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Answers to end-of-chapter problems

Chapter 1

Quick Check

1. a. True. b. True. c. False. d. False/uncertain. The rate of growth was higher during the decade beginning in 1996 than during the previous two decades, but it is probably unrealistic to expect productivity to continue to grow at such a fast pace. e. False. There are problems with the statistics, but the consensus is that growth in China has been high. f. False. The European “unemployment miracle” refers to the relatively low European unemployment rate in the 1960s and the early 1970s. g. True. h. True.

2. a. More flexible labor market institutions may lead to lower unemployment, but there are questions about how precisely to restructure these institutions. The United Kingdom has restructured its labor market institutions to resemble more closely U.S. institutions and now has a lower unemployment rate than before the restructuring. On the other hand, Denmark and the Netherlands have relatively low unemployment rates while maintaining relatively generous social insurance programs for workers.

In addition, some economists argue that tight monetary policy has at least something to do with the high unemployment rates in Europe.

b. Although the Euro will remove obstacles to free trade between European countries, each country will be forced to give up its own monetary policy.

Dig Deeper

3. a. The Chinese government has encouraged foreign firms to produce in China. Since foreign firms are typically more productive than Chinese firms, the presence of foreign firms has lead to an increase in Chinese productivity. The Chinese government has also encouraged joint ventures between foreign and Chinese firms. These joint ventures allow Chinese firms to learn from more productive foreign firms.

b. The recent increase in U.S. productivity growth has been a result of the development and widespread use of information technologies.

c. The United States is a technological leader. Much of U.S. productivity growth is related to the development of new technologies. China is involved in technological catch-up. Much of Chinese productivity growth is related to adopting existing technologies developed abroad.

d. It’s not clear to what extent China provides a model for other developing countries. High investment seems a good strategy for countries with little capital, and encouraging foreign firms to produce (and participate in joint ventures) at home seems a good strategy for countries trying to improve productivity. On the other hand, the degree to which China’s centralized political control has been important in managing the pace of the transition and in protecting property rights of foreign firms remains open to question.

4. a. 10 years: (1.018)10=1.195 or 19.5 % higher 20 years: 42.9% higher 50 years: 144% higher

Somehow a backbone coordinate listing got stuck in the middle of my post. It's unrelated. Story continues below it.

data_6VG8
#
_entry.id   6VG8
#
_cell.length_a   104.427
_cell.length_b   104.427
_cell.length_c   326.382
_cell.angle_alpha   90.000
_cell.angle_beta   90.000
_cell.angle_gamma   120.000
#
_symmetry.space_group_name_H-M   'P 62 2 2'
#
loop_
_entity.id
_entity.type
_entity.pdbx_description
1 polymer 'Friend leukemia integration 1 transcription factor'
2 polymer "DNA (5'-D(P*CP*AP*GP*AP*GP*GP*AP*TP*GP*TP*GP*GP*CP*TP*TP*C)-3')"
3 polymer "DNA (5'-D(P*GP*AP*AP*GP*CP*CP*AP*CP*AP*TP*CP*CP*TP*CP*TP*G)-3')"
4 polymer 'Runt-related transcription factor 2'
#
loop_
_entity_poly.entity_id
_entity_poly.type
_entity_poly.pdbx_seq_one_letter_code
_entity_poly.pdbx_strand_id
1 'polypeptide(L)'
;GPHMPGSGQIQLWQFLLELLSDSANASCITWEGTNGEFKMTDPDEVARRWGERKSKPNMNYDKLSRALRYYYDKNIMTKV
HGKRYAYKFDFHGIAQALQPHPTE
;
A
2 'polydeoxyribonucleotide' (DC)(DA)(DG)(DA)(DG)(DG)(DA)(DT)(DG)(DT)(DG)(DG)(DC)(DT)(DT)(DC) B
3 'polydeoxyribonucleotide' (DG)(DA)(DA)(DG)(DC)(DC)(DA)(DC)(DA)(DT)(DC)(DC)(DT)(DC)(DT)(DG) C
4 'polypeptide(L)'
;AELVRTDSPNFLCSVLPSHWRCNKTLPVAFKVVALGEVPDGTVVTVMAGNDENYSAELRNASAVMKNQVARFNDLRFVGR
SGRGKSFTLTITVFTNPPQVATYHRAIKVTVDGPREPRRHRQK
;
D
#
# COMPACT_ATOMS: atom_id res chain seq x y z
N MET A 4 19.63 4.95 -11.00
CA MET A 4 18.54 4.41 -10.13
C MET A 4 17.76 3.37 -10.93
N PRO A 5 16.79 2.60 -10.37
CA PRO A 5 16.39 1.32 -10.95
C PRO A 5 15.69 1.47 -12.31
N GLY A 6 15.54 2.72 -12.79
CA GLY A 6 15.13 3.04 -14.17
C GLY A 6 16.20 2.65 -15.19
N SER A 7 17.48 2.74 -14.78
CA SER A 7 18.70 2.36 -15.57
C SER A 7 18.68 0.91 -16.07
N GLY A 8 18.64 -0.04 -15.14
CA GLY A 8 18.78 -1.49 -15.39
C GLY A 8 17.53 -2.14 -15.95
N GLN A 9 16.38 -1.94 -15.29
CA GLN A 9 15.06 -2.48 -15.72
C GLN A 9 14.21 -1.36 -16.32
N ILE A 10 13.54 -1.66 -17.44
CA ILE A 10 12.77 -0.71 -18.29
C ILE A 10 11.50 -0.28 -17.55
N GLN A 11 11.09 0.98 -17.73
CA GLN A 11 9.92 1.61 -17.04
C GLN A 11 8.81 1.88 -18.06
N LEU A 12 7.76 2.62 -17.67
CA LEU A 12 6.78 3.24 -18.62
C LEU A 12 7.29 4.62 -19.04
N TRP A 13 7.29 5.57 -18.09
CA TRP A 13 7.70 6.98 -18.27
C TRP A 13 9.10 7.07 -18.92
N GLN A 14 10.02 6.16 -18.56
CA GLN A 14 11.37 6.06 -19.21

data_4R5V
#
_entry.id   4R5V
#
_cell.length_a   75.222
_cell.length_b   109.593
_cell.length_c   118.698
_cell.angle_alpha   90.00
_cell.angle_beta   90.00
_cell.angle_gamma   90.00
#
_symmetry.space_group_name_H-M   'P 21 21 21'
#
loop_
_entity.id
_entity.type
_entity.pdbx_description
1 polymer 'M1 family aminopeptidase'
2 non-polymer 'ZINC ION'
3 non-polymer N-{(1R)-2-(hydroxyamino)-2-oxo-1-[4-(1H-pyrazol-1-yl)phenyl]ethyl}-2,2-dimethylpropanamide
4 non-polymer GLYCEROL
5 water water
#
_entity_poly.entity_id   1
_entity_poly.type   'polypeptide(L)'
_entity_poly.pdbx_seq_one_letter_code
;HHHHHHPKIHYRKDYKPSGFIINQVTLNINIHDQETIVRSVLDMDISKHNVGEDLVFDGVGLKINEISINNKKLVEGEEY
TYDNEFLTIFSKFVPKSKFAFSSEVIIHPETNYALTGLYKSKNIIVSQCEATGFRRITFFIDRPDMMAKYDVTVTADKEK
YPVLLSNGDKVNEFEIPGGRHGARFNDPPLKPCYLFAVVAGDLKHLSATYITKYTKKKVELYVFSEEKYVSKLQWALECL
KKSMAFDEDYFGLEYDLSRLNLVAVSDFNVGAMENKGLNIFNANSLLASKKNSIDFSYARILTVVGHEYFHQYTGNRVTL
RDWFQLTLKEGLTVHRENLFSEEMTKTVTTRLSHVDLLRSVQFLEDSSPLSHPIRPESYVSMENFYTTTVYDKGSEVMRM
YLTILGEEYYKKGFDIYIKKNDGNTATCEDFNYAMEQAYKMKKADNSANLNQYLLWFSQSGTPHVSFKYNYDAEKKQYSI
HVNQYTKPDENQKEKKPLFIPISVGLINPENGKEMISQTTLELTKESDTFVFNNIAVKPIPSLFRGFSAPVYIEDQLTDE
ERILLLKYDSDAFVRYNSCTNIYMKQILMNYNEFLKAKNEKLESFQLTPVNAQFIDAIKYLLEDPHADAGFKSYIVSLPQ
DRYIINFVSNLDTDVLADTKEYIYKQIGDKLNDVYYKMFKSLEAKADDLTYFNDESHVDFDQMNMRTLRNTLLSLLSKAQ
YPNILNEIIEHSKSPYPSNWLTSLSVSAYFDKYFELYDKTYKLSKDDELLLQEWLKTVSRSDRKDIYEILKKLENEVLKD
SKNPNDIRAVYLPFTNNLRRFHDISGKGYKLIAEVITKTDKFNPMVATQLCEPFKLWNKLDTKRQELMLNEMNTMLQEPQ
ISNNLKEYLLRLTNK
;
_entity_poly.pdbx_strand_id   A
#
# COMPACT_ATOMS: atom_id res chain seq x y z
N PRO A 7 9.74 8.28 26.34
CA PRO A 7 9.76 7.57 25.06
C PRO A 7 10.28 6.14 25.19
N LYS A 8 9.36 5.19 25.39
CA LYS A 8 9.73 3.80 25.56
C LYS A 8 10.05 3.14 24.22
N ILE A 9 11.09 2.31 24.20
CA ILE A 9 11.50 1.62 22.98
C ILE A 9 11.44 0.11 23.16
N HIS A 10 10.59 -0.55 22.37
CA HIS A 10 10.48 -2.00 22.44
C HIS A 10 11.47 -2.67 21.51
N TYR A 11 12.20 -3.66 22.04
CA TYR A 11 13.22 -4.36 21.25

b. 10 years: 31.8 % higher 20 years: 73.7 % higher 50 years: 297.8% higher

c. Take output per worker as a measure of the standard of living. 10 years: 1.195/1.318=1.103, so the standard of living would be 10.3% higher; 20 years: 21.6 % higher 50 years: 63% higher

d. No. Labor productivity growth fluctuates a lot from year to year. The last few years may represent good luck. It is too soon to tell whether there has been a change in the trend observed since 1970.

5. a. 13.2(1.034)t=2.8(1.088)t t = ln(13.2/2.8)/[ln(1.088/1.034)] t ≈ 30.5 yrs

This answer can be confirmed with a spreadsheet, for students unfamiliar with the use of logarithms.

b. No. At current growth rates, Chinese output will exceed U.S. output within 31 years, but Chinese output per person (the Chinese standard of living) will still be less than U.S. output per person.

Explore Further

6. a/c. As of February 2008, there had been 5 recessions (according to the traditional definition) since 1960. Seasonally-adjusted annual percentage growth rates of GDP (in chained 2000 dollars) are given below.

1969:4 -1.9 1981:4 -4.9 1970:1 -0.7 1982:1 -6.4

1974:3 -3.8 1990:4 -3.0 1974:4 -1.6 1991:1 -2.0 1975:1 -4.7

1980:2 -7.8 1980:3 -0.7

With respect to the note on 2001, the growth rates for 2001 are given below.

2001:1 -0.5% 2001:2 1.2% 2001:3 -1.4% 2001:4 1.6%
7. a-b. % point increase in the unemployment rate for the 5 recessions 1969-70 0.7 1981-82 1.1 1974-75 3.1 1990-91 0.9 1980 0.6

The unemployment rate increased by 1.5 percentage points between January 2001 and January 2002.

Chapter 2

Quick Check

1. a. True. b. True/Uncertain. Real GDP increased by a factor of 25; nominal GDP increased by a factor of 21. Real GDP per person increased by a factor of 4. c. False. d. True. e. False. The level of the CPI means nothing. The rate of change of the CPI is one measure of inflation. f. Uncertain. Which index is better depends on what we are trying to measure—inflation faced by consumers or by the economy as a whole. g. False. The underground economy is large, but by far the majority of the measured unemployed in Spain are not employed in the underground economy.

2. a. No change. This transaction is a purchase of intermediate goods.

b. +$100: personal consumption expenditures

c. +$200 million: gross private domestic fixed investment

d. +$200 million: net exports

e. No change. The jet was already counted when it was produced, i.e., presumably when Delta (or some other airline) bought it new as an investment.

3. a. The value of final goods =$1,000,000, the value of the silver necklaces.